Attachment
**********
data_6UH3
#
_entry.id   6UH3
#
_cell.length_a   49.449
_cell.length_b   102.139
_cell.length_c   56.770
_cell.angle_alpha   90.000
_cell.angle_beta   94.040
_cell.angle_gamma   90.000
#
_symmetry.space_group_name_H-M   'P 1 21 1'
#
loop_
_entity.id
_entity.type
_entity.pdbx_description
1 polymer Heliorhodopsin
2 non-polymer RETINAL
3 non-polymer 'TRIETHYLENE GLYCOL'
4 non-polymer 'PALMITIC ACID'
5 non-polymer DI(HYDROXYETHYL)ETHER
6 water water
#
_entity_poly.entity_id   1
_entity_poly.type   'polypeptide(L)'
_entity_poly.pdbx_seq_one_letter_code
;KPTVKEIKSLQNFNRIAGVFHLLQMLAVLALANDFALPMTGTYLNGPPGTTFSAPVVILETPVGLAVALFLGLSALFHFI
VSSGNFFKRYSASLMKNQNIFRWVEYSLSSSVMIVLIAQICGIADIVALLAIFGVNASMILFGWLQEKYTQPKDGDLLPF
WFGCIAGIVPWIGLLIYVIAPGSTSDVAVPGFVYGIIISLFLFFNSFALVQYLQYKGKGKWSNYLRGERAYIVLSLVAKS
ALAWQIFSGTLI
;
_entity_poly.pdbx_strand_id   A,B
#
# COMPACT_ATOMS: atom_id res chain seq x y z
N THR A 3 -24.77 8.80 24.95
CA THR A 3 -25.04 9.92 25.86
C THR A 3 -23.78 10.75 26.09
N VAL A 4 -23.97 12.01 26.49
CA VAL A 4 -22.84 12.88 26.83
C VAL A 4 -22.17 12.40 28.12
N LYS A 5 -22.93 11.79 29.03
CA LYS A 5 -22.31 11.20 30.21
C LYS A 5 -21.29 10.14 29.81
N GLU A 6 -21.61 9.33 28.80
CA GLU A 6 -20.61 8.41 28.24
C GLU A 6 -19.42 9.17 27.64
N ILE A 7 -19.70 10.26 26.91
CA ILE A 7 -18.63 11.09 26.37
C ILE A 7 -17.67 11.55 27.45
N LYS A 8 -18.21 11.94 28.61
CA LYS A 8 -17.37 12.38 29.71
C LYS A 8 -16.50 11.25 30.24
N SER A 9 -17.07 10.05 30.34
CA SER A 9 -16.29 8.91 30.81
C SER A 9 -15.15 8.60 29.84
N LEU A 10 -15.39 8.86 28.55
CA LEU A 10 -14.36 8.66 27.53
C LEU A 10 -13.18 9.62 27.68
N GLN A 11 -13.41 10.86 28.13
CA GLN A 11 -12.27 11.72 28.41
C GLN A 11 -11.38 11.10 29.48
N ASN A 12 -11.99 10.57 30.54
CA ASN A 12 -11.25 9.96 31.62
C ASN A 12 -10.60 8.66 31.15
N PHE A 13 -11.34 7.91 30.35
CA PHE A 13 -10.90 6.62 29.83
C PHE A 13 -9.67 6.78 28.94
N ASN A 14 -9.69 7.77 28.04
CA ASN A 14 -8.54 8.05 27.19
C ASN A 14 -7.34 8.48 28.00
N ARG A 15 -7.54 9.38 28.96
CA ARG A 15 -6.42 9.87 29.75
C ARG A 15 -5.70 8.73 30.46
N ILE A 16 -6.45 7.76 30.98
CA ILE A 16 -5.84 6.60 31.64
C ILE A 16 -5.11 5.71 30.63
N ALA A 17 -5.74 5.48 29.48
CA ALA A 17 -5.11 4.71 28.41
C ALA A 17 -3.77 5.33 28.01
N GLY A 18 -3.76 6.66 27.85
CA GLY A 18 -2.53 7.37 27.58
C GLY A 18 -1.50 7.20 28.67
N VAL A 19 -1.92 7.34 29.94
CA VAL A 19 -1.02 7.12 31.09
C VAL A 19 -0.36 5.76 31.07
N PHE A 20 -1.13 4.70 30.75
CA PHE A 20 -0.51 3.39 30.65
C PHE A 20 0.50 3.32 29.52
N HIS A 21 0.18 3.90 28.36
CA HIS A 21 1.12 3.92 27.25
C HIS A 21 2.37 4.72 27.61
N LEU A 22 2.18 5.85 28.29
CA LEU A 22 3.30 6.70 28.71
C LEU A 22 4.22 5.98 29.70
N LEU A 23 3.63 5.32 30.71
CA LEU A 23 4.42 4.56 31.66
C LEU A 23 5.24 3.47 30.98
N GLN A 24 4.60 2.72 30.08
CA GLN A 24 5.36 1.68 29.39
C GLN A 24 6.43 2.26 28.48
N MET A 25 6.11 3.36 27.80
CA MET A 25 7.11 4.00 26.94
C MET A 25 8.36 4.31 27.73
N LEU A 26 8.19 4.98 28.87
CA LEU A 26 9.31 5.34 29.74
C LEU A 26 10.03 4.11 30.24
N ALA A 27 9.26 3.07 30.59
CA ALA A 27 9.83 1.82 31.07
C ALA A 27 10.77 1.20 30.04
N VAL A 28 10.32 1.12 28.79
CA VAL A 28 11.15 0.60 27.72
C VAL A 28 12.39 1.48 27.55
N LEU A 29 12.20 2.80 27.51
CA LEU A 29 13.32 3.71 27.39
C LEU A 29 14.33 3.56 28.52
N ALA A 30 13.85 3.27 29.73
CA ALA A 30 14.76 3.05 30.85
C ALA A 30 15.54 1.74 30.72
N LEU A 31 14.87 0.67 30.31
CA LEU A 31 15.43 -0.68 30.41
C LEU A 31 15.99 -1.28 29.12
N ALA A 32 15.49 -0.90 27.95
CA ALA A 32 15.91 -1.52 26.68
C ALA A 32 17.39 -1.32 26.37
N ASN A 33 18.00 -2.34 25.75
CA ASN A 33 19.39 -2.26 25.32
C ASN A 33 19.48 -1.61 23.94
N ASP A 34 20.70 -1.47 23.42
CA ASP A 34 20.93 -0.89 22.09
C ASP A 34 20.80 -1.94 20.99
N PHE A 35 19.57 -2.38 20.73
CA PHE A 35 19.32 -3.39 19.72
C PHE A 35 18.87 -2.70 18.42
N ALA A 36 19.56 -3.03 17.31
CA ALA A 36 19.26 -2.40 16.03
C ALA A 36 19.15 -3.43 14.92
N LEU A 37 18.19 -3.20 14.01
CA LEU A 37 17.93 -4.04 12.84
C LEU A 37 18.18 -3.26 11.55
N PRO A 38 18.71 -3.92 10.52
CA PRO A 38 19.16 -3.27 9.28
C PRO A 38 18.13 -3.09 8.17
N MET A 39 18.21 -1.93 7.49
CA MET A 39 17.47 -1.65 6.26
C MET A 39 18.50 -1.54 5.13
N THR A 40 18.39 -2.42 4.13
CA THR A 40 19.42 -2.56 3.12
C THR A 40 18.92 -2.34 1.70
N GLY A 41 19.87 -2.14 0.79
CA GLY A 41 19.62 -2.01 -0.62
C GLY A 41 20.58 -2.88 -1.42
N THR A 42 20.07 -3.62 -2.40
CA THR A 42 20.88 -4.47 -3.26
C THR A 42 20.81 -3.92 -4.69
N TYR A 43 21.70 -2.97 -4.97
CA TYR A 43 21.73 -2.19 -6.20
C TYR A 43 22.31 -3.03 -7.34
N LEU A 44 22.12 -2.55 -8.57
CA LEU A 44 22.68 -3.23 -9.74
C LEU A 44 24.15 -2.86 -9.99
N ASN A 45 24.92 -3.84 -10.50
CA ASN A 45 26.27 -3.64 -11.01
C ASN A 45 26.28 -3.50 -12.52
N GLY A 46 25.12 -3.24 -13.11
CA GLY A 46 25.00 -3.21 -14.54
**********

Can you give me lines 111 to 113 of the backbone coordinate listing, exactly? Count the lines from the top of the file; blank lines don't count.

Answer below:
N VAL A 28 10.32 1.12 28.79
CA VAL A 28 11.15 0.60 27.72
C VAL A 28 12.39 1.48 27.55